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  1. #1
    Join Date
    Mar 2012
    Location
    Texas
    Posts
    1

    Question install backup condenser pipe or drain pan

    We are in the process of purchasing a 2 story (2500 sq ft) home built in 1972.
    The entire a/c unit (furnace and condenser) was installed in 2006. After we hired a home inspector - he mentioned that the a/c is missing a secondary drain pan and there is no backup condenser pipe.

    Since the furnace is located up stairs - can we install a backup condenser pipe so that the condensation comes outside through the pipe either on the side of the house or above the front door? or just get a backup drain pan and check it often?

    How much do these items cost? What's most effective?

    TIA

    J

  2. #2
    Join Date
    Jul 2010
    Location
    SoCal
    Posts
    6,498

    Default Re: install backup condenser pipe or drain pan

    A pan with a drain to the outside is a must. Just a pan that you will check often is not an option. As an alternative, a pump with a tube to the outside can be installed.

    In my city, the drain pipe outside the house must go down to about 6" off the ground.

    How much does this cost? get 2-3 bids and choose the best one for you.

  3. #3
    Join Date
    Jul 2009
    Location
    Northeast
    Posts
    661

    Default Re: install backup condenser pipe or drain pan

    I don't know what the Inspector is talking about when he mentioned a "back up condenser pipe". When I do the drain from the secondary pan I run it so that it drains out over a window, one that is used often. I run the drain from the primary so it goes into the gutter, that way you don't have any PVC showing, or it can be run in the Slim Duct if they use that. This way if you see water dripping while looking out the window you'll know you primary and secondary drains are both plugged and you should call your HVAC guy quick. Most Cos. will also install a float switch which will shut the unit down if the drains get plugged. Materials are not that bad and should only take a couple hours, depending on how the unit is sitting. If it's on the deck it will be more involved as your Ductwork is connected and makes it harder to raise to get the pan under. If the unit is hanging it should be much easier.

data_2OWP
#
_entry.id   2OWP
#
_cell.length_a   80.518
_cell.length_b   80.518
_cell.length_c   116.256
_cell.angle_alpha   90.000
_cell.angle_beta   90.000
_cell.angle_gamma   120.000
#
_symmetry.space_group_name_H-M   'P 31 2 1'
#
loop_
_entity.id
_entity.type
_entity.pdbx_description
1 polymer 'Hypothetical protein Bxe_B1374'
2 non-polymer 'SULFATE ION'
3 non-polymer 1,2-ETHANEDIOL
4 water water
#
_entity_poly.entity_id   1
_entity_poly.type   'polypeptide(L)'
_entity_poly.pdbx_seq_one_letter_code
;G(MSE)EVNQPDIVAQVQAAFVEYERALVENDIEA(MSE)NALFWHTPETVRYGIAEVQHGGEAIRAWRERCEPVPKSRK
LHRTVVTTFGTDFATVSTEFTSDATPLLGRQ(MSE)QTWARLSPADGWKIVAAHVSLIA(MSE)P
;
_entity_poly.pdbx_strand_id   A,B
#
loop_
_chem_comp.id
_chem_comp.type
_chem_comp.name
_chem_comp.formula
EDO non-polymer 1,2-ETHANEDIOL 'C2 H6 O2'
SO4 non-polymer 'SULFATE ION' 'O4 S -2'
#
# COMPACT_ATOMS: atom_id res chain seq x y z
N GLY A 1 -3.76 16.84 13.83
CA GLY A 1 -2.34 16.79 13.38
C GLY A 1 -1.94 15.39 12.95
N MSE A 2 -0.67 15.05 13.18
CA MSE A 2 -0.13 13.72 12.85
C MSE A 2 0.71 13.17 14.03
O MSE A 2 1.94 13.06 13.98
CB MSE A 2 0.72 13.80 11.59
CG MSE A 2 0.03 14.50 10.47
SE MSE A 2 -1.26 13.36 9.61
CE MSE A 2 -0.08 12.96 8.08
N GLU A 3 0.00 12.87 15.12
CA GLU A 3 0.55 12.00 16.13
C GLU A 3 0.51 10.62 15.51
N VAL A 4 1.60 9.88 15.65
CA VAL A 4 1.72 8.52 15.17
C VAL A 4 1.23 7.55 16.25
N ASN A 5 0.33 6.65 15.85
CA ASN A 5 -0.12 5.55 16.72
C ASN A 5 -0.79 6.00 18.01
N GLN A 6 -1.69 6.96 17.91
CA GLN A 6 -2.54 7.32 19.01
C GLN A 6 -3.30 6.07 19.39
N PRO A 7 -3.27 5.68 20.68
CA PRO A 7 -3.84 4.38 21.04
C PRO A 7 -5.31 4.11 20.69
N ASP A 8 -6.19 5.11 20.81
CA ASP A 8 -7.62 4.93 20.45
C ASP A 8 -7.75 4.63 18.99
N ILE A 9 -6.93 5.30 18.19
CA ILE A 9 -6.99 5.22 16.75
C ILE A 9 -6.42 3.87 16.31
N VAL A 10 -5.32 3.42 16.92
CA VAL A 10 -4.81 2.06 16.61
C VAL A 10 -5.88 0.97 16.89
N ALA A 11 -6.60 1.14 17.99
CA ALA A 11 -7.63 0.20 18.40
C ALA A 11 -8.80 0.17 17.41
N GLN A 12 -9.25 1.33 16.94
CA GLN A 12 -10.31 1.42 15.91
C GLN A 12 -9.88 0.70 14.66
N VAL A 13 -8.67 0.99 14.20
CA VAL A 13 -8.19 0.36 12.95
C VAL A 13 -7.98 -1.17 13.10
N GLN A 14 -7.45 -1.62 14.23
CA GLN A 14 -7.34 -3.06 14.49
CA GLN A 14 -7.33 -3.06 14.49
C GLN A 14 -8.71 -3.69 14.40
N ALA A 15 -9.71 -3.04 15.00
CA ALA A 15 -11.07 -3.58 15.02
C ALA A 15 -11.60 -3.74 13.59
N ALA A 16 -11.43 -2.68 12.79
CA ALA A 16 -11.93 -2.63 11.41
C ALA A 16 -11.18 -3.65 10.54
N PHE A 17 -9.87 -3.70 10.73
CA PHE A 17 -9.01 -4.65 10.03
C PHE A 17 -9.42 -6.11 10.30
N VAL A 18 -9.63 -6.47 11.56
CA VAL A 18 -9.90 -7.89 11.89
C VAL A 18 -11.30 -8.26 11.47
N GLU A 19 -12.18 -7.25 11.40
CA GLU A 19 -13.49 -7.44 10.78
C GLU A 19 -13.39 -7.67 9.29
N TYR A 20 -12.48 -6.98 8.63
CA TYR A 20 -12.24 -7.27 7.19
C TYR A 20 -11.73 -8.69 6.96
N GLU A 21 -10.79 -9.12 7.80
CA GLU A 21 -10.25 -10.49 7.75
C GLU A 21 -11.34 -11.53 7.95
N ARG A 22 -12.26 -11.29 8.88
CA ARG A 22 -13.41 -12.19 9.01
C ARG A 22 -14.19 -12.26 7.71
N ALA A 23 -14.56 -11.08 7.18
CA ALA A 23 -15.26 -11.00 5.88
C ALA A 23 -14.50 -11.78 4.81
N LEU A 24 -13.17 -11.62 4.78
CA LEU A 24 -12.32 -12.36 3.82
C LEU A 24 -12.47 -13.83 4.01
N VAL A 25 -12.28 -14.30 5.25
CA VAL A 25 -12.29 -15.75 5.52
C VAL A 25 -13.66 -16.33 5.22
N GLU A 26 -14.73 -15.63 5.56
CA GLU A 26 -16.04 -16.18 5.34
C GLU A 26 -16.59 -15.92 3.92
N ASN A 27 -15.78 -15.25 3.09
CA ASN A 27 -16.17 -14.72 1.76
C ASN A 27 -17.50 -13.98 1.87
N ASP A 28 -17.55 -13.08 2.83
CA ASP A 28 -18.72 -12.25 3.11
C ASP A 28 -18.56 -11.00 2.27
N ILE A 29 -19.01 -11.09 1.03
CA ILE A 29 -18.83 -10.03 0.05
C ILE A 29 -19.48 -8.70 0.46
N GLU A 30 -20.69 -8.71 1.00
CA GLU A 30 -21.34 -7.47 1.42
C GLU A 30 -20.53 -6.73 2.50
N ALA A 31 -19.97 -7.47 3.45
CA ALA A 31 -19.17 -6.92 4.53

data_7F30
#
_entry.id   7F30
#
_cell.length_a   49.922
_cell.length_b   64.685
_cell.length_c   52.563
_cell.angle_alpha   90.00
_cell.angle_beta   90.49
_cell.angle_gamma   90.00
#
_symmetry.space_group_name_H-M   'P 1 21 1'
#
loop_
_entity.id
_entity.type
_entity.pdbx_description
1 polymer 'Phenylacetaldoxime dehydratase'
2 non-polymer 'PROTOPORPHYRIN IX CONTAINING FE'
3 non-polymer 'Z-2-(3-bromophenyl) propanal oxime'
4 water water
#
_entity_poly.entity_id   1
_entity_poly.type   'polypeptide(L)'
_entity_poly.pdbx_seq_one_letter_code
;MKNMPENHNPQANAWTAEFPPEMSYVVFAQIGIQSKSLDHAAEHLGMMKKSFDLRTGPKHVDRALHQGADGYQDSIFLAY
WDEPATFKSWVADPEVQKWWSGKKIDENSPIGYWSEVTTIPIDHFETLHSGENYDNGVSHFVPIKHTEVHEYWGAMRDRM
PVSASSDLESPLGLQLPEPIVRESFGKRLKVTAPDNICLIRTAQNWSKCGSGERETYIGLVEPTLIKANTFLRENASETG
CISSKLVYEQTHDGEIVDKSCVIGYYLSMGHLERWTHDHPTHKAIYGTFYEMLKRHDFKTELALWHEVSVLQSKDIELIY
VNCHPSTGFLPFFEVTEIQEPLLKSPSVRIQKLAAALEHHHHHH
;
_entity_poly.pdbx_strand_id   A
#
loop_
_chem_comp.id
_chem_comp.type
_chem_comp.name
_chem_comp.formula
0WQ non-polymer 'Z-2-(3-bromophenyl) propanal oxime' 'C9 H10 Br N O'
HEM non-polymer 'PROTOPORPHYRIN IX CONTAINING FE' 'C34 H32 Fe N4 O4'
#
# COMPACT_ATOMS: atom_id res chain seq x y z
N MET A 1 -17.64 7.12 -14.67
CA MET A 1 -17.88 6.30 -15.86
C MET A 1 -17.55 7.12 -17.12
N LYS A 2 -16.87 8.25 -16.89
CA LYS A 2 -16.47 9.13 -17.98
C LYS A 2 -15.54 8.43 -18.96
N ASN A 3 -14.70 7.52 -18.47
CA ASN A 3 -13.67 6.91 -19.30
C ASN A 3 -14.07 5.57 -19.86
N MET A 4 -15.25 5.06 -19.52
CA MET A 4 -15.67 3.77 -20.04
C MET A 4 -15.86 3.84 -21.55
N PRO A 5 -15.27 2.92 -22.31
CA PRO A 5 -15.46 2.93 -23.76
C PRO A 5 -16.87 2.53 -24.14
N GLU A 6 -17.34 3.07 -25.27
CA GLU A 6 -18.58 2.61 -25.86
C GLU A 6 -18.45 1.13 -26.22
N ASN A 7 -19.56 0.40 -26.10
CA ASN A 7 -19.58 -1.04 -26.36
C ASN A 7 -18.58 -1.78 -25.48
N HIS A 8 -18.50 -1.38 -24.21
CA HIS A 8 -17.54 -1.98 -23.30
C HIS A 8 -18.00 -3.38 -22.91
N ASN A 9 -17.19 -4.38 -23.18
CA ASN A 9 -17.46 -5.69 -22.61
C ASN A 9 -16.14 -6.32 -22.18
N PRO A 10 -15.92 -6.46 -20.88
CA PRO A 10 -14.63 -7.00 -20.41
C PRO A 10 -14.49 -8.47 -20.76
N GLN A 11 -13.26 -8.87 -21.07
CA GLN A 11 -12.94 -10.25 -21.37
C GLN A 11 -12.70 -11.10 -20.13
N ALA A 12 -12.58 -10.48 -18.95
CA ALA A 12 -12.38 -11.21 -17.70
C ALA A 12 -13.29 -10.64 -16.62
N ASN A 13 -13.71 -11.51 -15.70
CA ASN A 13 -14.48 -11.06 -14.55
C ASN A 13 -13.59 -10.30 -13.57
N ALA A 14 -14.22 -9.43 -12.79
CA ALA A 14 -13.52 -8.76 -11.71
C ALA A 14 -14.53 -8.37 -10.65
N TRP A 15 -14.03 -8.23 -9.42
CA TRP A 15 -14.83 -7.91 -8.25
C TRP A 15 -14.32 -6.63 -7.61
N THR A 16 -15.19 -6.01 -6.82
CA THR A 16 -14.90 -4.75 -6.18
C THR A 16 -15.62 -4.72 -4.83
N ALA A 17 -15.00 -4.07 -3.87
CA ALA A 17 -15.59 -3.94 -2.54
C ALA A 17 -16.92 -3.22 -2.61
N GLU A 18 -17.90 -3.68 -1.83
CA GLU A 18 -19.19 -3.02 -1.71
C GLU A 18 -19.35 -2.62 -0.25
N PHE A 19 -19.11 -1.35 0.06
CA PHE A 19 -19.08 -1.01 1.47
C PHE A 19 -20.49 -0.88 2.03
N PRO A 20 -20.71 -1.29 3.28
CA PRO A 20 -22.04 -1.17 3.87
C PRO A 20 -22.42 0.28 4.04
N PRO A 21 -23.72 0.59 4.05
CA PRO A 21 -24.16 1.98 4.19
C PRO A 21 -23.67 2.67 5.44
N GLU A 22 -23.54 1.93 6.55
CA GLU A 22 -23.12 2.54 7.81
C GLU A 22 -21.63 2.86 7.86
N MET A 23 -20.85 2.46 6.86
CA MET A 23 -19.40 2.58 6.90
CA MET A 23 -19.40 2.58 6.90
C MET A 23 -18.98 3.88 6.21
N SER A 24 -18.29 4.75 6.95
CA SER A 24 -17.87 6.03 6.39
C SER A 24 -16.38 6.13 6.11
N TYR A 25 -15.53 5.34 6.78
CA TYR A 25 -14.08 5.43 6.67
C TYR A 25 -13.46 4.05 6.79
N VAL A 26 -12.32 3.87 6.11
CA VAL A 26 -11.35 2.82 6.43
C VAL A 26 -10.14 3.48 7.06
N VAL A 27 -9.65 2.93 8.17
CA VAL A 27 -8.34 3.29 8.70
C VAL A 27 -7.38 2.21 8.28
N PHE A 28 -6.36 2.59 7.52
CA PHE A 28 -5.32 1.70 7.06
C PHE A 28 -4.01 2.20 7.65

4. #4
    Join Date
    May 2012
    Posts
    1

    Cool Re: install backup condenser pipe or drain pan

    A lot times in Florida we do install drain pans for overflows beneath the units. If you do not drain it to the outside; then you need to istall a float safety switch that breaks the red power wire to your thermostat. Some installers break the yellow wire to the condensor or heat pump. I usually change this because it alerts the customer much faster when nothing comes on so they do not waste electricity running the blower. Another option for water overflows is the " Wet Switch", This can also be used in conjunction with or in place of floats. When it senses water it shuts the equipment down and some have auxilliry wiring to hook up an audible or visual alarm. To help line clogs and overflows I highly suggest a "Two Way Clean Out Tee". It provides access to vacum out (with a wet/dry vac) your condensate line and add chemicals to keep your drain clear. It allows you to clean the line from both directions ( out let and drain pan). Many times in the past twenty years I have gotten a lot of calls for leaking airhandlers and furnaces and I have seen what happens when there is no protection. A little money now saves a lot of money later. Hope this helps.

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